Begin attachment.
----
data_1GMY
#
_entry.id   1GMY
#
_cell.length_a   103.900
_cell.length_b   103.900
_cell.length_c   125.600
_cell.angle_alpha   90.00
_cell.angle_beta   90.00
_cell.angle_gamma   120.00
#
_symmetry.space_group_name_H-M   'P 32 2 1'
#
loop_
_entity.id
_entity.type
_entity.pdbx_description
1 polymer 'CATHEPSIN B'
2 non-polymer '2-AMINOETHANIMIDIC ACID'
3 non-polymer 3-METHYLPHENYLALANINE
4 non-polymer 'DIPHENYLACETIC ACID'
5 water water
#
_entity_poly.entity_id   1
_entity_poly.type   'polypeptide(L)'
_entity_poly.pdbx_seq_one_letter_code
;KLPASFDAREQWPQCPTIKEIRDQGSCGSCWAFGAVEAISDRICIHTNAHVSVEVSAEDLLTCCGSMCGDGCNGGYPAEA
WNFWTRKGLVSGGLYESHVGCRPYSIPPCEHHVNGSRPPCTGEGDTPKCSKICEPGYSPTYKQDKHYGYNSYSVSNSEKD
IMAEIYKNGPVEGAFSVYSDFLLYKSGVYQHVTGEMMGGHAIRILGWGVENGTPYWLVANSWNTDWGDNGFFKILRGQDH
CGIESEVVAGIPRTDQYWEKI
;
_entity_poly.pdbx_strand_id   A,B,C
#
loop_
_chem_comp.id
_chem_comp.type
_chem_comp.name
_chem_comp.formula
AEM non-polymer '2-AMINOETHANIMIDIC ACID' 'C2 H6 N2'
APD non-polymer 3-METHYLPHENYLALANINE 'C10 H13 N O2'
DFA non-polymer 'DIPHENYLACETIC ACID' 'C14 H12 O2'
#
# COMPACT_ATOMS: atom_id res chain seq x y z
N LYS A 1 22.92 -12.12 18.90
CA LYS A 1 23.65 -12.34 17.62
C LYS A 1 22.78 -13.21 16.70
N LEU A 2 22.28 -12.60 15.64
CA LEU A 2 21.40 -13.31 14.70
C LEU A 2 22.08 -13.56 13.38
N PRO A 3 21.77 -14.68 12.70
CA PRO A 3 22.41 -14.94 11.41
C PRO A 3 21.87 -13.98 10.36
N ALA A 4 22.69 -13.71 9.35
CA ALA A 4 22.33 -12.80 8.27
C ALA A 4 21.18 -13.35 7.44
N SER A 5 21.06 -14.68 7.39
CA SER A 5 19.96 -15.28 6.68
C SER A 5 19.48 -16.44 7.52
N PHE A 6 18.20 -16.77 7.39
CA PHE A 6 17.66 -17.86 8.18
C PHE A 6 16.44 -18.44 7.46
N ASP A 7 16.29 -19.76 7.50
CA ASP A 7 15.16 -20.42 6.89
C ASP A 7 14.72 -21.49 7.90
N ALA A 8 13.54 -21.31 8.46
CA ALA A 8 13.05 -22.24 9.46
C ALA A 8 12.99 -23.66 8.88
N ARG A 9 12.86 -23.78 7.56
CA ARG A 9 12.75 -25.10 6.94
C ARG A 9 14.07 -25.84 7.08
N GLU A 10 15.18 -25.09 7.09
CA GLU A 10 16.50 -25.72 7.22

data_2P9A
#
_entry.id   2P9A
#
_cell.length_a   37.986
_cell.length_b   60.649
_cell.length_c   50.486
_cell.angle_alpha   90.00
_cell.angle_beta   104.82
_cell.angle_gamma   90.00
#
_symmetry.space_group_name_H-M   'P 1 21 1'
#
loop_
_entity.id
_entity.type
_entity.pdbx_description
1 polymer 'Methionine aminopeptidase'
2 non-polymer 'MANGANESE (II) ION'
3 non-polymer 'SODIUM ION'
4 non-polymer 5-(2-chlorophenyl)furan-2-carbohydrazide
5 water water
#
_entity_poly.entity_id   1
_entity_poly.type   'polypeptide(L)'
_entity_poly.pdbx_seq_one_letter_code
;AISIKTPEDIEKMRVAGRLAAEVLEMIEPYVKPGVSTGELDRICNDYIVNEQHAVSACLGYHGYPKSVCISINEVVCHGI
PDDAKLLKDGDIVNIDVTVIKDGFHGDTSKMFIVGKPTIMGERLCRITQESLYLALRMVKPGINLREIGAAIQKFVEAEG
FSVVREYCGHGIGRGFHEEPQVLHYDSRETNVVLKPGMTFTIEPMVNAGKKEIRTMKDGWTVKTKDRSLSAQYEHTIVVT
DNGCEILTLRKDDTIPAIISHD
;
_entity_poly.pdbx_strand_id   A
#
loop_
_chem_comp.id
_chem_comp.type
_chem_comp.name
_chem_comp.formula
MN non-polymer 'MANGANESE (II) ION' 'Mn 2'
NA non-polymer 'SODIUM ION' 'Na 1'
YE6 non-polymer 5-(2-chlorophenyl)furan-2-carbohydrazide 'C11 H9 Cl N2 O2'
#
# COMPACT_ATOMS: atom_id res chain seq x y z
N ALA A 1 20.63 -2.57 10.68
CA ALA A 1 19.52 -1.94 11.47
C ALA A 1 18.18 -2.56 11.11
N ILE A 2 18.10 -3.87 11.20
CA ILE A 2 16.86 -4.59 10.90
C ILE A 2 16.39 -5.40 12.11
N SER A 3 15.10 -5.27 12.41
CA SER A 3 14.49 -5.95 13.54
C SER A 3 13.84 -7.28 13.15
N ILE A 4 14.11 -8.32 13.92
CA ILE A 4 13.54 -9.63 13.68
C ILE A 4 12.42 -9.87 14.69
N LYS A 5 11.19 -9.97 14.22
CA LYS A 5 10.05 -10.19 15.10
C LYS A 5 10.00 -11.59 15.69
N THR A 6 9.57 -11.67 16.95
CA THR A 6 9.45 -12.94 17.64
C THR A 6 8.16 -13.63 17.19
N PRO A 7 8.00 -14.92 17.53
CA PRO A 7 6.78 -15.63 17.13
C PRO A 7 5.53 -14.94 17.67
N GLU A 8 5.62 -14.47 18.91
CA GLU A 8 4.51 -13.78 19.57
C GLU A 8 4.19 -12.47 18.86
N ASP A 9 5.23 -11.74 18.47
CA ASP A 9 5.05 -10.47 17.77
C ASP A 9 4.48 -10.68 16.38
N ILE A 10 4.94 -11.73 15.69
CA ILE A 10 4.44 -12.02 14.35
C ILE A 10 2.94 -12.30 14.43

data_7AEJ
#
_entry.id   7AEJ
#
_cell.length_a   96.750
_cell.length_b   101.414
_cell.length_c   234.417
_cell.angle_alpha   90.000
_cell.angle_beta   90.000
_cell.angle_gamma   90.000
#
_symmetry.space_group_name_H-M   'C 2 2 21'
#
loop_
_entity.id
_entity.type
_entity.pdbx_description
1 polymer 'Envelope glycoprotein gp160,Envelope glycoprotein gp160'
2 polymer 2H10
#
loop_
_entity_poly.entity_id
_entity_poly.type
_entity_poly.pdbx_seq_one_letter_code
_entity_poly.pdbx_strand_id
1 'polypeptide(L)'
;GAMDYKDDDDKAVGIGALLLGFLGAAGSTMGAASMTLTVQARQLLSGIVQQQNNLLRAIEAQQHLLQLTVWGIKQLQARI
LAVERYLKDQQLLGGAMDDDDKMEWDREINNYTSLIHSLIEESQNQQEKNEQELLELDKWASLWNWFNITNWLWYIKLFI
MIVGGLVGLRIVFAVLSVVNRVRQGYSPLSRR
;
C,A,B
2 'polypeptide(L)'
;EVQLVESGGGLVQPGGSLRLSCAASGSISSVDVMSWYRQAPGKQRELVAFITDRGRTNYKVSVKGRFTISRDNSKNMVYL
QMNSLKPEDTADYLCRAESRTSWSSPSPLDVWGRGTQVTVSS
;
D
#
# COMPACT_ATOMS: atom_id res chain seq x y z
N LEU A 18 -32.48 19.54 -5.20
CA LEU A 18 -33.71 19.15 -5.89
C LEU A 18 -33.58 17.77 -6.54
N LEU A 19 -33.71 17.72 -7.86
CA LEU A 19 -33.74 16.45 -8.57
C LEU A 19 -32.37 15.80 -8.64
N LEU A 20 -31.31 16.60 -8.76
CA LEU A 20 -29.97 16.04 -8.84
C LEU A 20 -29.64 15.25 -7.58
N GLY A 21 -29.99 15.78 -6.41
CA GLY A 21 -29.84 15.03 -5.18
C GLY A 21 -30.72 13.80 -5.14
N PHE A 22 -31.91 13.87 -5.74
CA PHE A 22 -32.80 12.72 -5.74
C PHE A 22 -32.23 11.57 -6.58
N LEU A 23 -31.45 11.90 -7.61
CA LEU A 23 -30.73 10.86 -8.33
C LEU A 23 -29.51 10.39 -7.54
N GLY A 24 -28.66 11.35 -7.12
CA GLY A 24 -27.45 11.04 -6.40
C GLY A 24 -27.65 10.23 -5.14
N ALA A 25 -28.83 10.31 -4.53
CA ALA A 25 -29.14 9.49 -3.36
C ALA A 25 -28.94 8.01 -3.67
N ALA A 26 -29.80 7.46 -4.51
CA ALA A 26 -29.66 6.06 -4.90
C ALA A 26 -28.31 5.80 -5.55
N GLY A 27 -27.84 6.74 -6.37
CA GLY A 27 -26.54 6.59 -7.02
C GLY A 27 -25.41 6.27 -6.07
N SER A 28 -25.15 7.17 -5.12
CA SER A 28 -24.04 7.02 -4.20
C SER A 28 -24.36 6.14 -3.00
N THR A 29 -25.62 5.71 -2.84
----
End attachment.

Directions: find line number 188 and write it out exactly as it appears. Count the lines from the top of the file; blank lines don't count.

CA LEU A 19 -33.74 16.45 -8.57